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Opportunistic Bacteria Are More Abundant in the Microbiome of Mouthwash Users

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Alcohol-based mouthwash may be having a detrimental effect on the oral microbiome, according to a new study.

In a follow-up to a trial on the use of mouthwash as a method to reduce the transmission of sexually transmitted diseases (STDs), researchers from the Institute of Tropical Medicine in Antwerp, Belgium, found that two species of opportunistic bacteria were significantly more abundant in the mouth after three months of daily use of an alcohol-based mouthwash.

Before individuals are encouraged to forgo mouthwash, however, the researchers urge that the study results do not mean that the general public should no longer use mouthwash.

The findings were published in the Journal of Medical Microbiology.

The oral microbiome: A window to overall health

The oral microbiome refers to the community of organisms, primarily bacteria, that exists within the oral cavity. These organisms help digest food and keep the mouth healthy. However, changes in the oral microbiome can induce diseases such as periodontal disease. The development of some cancers and various systemic diseases, including Alzheimer’s disease, have also been linked to alterations in the oral microbiome.

The current microbiome sub-study is a follow-up to an investigation on the use of mouthwash to reduce transmission of STDs among men who have sex with men. Fifty-nine men taking HIV pre-exposure prophylaxis (PrEP) were enrolled in the study where they received threemonths of daily mouthwash followed by threemonths of placebo mouthwash or vice versa. Oropharyngeal swabs were taken at the start of the study and after threemonths of use of each mouthwash.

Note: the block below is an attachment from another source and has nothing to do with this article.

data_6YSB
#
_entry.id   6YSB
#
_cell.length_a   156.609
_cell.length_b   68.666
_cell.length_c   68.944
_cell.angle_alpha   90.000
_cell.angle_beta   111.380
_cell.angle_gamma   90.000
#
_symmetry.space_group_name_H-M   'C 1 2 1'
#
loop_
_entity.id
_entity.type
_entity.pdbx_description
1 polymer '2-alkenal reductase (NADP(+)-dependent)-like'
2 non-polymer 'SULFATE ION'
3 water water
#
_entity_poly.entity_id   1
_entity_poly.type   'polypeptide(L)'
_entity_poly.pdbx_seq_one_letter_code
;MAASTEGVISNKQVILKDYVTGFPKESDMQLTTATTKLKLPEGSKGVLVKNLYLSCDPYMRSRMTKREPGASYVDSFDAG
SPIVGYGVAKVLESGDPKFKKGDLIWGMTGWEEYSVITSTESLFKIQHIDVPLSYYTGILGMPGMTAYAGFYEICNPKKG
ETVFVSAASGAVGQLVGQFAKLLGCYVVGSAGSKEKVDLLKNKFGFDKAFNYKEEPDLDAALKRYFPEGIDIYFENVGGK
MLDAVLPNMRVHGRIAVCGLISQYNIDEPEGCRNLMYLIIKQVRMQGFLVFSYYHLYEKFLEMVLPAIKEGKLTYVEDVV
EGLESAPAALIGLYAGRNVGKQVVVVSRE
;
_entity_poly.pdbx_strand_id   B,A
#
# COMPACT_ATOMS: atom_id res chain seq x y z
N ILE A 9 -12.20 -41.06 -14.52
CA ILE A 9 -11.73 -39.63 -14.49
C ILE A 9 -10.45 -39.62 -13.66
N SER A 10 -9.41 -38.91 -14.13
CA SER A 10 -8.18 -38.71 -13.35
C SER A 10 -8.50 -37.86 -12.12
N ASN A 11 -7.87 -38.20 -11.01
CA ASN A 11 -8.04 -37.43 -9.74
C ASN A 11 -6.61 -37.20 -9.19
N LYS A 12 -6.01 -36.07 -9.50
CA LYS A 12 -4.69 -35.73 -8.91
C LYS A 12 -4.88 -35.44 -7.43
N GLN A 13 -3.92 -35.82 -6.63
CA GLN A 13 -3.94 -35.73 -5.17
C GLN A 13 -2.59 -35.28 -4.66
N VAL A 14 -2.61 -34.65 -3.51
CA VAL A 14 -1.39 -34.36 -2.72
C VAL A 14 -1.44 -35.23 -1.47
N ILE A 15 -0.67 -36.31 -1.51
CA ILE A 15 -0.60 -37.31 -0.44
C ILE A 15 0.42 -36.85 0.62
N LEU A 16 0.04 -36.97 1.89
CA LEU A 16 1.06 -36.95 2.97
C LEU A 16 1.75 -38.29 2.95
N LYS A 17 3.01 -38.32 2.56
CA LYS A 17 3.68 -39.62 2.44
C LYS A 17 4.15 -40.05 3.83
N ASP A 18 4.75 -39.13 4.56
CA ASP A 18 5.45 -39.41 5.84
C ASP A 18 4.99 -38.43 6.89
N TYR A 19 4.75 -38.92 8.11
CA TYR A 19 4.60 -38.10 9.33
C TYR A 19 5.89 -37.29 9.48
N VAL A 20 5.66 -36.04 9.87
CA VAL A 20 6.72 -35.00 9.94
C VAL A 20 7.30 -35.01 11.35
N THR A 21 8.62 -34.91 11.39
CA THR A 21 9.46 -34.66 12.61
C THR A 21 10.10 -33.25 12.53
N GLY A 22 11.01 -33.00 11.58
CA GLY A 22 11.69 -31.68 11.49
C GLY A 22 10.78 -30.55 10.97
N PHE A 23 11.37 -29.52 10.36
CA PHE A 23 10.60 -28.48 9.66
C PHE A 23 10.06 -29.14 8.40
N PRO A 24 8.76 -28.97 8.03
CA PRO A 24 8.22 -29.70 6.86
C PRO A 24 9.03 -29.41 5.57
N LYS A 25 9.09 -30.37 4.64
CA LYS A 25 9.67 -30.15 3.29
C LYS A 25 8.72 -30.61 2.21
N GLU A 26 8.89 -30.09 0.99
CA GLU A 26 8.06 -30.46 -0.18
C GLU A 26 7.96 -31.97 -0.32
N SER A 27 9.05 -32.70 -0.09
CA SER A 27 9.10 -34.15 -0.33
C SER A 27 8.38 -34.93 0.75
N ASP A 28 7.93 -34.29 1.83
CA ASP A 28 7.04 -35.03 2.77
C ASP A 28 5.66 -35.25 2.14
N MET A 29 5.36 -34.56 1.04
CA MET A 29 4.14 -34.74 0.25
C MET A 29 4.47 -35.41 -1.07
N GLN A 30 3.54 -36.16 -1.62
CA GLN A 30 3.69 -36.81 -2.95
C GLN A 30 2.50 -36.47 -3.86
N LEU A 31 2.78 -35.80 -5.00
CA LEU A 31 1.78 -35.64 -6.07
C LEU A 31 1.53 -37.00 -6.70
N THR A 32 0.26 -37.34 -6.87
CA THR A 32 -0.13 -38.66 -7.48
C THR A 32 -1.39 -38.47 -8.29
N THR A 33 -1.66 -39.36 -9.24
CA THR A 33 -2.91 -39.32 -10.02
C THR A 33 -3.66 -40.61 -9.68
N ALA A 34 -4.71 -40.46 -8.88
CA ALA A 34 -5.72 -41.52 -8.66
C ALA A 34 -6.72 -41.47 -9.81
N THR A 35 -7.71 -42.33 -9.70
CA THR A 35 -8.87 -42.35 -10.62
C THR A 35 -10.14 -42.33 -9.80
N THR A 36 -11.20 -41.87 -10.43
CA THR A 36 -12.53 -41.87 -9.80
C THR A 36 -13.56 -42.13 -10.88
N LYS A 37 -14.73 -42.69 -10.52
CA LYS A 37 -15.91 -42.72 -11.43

“Alcohol-based mouthwashes are widely available. The public may use them daily to tackle bad breath or prevent periodontitis, but they should be aware of the potential implications. Ideally, long-term usage should be guided by healthcare professionals,” said Dr. Jolein Laumen, first author of the study and researcher at the Institute of Tropical Medicine.

Two species of bacteria were significantly more abundant in the mouth after three months of daily use of the alcohol-based mouthwash, Fusobacterium nucleatum and Streptococcus anginosus. These two bacteria have been previously linked to gum disease, oesophageal and colorectal cancers.

Researchers also saw a decrease in a group of bacteria called Actinobacteria which are crucial contributors to the regulation of blood pressure.

“Up to half of men who have sex with men report using mouthwash for oral hygiene. This study adds to the literature that this is likely having an adverse effect on their oral microbiomes,” said Professor Chris Kenyon, head of the Unit of Sexually Transmitted Infections at the Institute of Tropical Medicine.

These findings suggest that the regular use of mouthwash should be carefully considered, however, the researchers are reluctant to draw substantial conclusions from the data.

Information on dietary habits and smoking was not collected and, therefore, not accounted for in the analysis. In addition, as the small sample group was taken from the initial study, the results may not be representative of the entire population.

Further research should examine how the detected changes affect clinical outcomes in larger and more representative sample groups, the researchers conclude.

Reference: Laumen JGE, Van Dijck C, Manoharan-Basil SS, et al. The effect of daily usage of Listerine Cool Mint mouthwash on the oropharyngeal microbiome: a substudy of the PReGo trial. J Med Microbiol. 2024;73(6):001830. doi: 10.1099/jmm.0.001830

This article is a rework of a press release. Material has been edited for length and content.